First Baptist Arnold takes Acts 1:8 seriously
By Allen Palmeri
August 26, 2003
ARNOLD – When it comes to following the Acts 1:8 model of doing missions, Missouri Baptist Convention (MBC) churches can follow the example of First Baptist Church, Arnold — a congregation that wants to be a part of something bigger than itself.
“Right now there seems to be a missionary movement that seems to be catching fire all over our nation right now," said Pastor Gerald Davidson, who has been shepherding the church since 1976.
Jesus taught this just before His ascension, saying, “You will receive power when the Holy Spirit has come upon you, and you will be my witnesses in Jerusalem, in all Judea and Samaria, and to the ends of the earth."
Davidson leads by example. He leaves for Iraq Aug. 28 to be part of the first MBC/Focus on Missions team going in to distribute food and share the Gospel. In September, he plans to go to Romania to be a part of a strategic Missouri Baptist-Romania Baptist pastors’ conference.
First Arnold, located on St. Louis’ south side, averages about 1,800 on any given Sunday. When Davidson first came, attendance hovered around 400.
“Some churches get big and become a big business," Davidson said. “They don’t have that family closeness. First Baptist, Arnold, is altogether different. We’re a big, warm, happy family. You have to work at creating that environment.
“Pastors talk about having a six-month honeymoon, but it’s not been that way here. I’ve been here for 27 years and I’ve had a 27-year honeymoon."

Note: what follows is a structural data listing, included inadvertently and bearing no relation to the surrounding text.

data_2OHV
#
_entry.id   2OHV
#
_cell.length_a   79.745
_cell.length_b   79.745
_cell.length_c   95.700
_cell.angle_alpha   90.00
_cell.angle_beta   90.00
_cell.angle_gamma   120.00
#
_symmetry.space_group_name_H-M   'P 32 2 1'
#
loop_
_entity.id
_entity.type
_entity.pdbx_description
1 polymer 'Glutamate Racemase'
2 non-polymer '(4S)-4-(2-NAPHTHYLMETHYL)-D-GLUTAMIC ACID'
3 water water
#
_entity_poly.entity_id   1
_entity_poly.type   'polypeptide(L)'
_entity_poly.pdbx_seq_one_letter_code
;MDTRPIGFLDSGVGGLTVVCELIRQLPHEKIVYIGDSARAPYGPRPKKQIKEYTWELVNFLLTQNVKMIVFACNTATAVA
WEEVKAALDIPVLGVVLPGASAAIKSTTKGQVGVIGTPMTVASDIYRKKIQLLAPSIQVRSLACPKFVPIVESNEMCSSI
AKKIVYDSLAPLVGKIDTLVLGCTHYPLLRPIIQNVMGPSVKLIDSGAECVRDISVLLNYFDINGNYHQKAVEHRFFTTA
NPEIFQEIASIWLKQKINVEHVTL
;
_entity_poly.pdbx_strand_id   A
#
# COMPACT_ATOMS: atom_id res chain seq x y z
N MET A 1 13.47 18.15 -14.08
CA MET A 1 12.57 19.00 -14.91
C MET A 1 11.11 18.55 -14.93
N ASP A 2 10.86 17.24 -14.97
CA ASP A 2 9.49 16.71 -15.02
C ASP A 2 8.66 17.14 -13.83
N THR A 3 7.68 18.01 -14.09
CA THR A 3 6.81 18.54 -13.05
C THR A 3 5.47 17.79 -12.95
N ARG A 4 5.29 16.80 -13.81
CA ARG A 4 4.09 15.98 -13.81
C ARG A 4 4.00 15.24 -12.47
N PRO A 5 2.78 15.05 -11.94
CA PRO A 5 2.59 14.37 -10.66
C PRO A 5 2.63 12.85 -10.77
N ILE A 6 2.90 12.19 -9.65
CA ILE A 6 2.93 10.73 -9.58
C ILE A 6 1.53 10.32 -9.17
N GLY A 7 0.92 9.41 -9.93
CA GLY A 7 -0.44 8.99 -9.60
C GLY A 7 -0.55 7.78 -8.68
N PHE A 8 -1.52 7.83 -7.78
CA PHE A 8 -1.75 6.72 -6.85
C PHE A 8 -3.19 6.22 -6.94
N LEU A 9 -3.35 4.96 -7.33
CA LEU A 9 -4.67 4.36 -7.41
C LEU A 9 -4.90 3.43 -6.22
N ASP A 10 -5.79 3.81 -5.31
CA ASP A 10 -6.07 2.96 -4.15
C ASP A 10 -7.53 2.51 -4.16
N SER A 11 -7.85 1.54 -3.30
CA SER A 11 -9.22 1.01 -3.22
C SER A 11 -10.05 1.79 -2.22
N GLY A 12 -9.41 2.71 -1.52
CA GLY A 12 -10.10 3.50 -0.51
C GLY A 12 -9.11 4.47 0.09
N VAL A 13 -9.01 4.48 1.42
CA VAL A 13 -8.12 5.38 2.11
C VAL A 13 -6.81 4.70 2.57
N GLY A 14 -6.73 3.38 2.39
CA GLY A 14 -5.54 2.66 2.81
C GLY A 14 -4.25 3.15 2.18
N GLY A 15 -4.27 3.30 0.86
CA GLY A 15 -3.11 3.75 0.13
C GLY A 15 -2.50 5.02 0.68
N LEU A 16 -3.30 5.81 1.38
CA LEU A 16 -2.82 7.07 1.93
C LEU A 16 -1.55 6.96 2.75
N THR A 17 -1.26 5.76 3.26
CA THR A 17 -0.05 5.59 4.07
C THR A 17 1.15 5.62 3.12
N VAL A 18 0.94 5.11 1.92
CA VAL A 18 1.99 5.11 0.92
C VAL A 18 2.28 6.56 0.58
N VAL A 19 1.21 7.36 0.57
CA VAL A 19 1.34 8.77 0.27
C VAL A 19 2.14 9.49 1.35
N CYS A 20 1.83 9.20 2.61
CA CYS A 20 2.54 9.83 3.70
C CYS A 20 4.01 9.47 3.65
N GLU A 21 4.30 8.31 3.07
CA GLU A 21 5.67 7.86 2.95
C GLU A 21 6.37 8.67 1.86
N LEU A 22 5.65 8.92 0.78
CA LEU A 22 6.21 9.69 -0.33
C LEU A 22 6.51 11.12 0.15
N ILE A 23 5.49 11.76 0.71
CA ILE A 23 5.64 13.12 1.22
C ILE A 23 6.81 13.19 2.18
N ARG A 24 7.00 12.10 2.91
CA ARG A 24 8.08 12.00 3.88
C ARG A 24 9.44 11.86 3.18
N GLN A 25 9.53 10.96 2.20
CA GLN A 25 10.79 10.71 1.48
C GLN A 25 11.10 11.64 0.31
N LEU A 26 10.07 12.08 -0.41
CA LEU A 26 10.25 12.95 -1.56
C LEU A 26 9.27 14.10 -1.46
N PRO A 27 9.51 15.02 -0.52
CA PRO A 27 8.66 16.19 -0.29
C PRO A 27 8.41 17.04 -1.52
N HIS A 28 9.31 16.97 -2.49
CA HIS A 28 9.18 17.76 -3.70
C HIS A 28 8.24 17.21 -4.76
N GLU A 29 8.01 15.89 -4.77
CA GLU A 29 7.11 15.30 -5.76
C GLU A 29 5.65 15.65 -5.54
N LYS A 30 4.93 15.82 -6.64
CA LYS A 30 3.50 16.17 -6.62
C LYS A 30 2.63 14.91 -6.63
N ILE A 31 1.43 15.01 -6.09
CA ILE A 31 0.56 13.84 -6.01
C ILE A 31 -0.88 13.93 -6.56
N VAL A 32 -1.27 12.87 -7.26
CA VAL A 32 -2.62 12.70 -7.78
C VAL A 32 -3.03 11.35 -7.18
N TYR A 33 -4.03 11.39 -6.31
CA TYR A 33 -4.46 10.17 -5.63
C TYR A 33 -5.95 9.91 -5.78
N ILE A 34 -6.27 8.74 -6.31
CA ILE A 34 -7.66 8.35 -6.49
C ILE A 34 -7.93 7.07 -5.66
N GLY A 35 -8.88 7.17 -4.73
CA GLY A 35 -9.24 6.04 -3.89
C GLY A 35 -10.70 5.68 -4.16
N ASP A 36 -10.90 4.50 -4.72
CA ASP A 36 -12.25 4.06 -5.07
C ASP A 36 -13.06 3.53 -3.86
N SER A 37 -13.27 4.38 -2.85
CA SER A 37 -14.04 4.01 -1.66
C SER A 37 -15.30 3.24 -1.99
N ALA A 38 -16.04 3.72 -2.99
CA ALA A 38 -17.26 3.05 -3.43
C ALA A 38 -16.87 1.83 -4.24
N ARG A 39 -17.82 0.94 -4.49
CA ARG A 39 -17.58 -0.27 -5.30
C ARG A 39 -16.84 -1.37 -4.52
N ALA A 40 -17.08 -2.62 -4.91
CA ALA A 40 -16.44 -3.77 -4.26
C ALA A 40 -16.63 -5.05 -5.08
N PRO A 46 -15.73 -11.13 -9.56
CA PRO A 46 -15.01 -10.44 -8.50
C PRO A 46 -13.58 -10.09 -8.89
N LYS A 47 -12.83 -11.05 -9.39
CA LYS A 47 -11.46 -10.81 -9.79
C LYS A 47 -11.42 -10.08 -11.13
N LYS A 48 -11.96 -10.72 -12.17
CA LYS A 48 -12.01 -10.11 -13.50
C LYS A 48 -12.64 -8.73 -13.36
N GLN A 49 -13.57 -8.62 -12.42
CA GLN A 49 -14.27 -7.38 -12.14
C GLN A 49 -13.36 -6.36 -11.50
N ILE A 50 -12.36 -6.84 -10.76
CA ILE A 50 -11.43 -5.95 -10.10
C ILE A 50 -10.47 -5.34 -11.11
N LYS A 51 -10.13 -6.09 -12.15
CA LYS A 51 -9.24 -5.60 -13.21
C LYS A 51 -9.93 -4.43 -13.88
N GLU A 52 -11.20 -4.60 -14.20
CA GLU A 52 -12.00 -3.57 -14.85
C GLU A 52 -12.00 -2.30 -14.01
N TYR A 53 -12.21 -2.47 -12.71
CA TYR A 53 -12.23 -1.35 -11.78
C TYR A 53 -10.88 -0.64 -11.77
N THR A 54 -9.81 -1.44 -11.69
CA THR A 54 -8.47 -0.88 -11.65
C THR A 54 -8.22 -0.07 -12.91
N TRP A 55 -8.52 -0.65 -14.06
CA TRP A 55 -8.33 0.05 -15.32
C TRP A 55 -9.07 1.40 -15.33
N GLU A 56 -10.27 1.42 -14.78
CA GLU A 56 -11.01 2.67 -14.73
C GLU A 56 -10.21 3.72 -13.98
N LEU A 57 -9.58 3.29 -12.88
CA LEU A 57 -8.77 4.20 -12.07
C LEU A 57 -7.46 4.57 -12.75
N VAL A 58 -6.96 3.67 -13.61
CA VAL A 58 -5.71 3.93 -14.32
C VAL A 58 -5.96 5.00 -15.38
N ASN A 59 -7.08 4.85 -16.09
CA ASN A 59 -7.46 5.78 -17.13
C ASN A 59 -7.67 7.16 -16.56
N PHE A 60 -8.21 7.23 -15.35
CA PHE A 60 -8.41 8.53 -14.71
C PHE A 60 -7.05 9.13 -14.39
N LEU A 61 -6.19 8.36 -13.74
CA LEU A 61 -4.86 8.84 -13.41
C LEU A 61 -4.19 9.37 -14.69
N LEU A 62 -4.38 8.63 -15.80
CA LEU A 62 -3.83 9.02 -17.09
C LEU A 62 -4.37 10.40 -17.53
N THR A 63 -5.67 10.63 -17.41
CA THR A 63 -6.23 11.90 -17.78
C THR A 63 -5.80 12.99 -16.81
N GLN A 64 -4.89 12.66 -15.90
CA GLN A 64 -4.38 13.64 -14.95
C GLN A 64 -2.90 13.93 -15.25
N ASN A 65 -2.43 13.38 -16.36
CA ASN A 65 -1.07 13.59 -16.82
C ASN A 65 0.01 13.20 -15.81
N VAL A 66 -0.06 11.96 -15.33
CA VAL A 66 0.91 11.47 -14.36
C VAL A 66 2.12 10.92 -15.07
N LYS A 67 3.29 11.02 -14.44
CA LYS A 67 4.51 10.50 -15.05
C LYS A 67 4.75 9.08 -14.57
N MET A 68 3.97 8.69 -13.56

Reaching out through sports
Ron Lowry strives to be the warm-hearted church member, typical of First Arnold. Lowry left his job as a heavy equipment mechanic to become director of the Family Life Center, a 77,000-square-foot facility that the church uses to connect with the community through sports.
“I simply love our church," Lowry said. “I got saved in 1994. They just sort of loved me into the fellowship."
Five years later he was directing the Family Life Center, which caters to the community. In fact about 80 percent of the center’s usage can be traced to those who are not church members.
“God built this Family Life Center just for me (to serve)," he said. “I believe God is that good. I’ve been in the job of my dreams now for five years."
The center looks like a YMCA in that it has a gymnasium encircled by an elevated track. A product of the vision and wise labor of church leaders from 1992 and 1998, the Family Life Center welcomes athletes from Arnold and nearby Imperial at no charge.
“We’re out there delivering the message of Christ with everything we do," Lowry said.
A historical perspective
Dale Eiceman remembers when First Arnold held church in an old, white wooden building affectionately called “The White House." The faithful sat on metal chairs back then. There was no air conditioning.
Eiceman joined the church in 1961. He was chairman of the deacons in 1974, and two years later he was chairman of the search committee that called Davidson.
“People trusted him to lead out with the vision that God gave him," Eiceman recalled. “We never really questioned that leadership. He always had a vision for outreach, primarily."